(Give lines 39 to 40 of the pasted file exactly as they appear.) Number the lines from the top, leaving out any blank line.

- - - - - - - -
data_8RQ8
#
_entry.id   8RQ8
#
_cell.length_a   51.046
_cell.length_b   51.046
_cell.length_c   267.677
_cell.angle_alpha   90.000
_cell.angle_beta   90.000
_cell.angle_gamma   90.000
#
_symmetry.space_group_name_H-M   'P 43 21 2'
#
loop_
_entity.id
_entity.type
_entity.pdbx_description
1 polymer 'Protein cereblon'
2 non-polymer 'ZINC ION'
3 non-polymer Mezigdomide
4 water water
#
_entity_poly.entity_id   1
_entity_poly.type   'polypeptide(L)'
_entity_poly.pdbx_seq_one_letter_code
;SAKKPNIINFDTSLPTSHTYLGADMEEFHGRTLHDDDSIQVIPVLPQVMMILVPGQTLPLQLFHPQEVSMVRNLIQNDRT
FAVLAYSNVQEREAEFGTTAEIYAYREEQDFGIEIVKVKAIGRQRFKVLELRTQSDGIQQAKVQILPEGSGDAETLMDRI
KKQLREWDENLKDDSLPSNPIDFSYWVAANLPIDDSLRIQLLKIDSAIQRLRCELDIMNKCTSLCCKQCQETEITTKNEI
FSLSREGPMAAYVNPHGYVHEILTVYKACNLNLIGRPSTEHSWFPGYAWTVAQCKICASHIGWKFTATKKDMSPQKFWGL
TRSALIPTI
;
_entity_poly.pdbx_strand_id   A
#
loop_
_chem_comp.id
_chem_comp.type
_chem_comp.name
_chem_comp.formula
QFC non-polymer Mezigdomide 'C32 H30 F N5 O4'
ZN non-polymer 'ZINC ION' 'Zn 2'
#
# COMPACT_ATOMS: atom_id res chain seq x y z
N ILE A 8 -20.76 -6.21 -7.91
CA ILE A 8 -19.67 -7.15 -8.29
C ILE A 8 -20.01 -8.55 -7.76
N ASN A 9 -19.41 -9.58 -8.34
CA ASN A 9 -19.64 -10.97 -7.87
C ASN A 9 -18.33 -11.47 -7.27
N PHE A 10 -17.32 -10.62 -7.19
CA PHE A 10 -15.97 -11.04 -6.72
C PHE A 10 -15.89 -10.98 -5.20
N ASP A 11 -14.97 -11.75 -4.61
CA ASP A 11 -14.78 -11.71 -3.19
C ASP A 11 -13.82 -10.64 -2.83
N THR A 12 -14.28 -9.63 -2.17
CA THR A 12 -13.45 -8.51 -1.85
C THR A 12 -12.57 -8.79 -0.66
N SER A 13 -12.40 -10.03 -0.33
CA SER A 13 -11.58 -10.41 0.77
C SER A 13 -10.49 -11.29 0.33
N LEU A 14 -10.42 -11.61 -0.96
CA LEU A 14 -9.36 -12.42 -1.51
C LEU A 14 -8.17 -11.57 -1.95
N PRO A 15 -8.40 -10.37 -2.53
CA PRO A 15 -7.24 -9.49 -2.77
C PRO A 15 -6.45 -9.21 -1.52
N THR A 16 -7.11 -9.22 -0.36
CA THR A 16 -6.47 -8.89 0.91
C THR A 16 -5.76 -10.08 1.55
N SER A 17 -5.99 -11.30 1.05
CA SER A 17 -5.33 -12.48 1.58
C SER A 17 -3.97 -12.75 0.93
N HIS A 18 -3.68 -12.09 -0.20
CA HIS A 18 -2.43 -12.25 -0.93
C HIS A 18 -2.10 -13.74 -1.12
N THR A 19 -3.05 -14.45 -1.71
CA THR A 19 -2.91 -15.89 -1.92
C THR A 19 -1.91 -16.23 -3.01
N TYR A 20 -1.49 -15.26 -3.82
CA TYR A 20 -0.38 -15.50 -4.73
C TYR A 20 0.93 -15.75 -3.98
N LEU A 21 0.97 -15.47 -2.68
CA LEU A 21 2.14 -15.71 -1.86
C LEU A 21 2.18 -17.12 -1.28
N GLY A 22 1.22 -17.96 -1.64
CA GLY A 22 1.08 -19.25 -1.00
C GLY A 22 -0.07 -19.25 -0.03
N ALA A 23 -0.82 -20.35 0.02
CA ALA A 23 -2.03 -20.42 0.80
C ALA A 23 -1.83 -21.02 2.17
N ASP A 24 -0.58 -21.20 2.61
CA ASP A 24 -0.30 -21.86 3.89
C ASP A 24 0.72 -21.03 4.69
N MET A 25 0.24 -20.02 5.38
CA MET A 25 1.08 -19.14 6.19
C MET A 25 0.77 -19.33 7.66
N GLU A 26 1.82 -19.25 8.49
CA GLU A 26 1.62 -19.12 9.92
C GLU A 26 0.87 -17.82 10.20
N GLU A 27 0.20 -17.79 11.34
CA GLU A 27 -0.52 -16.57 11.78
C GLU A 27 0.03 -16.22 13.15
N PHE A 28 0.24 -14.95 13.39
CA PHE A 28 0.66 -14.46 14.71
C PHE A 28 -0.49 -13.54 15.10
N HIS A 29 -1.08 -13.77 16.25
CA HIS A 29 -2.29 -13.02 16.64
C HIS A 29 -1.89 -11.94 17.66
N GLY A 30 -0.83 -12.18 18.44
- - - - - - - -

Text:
QFC non-polymer Mezigdomide 'C32 H30 F N5 O4'
ZN non-polymer 'ZINC ION' 'Zn 2'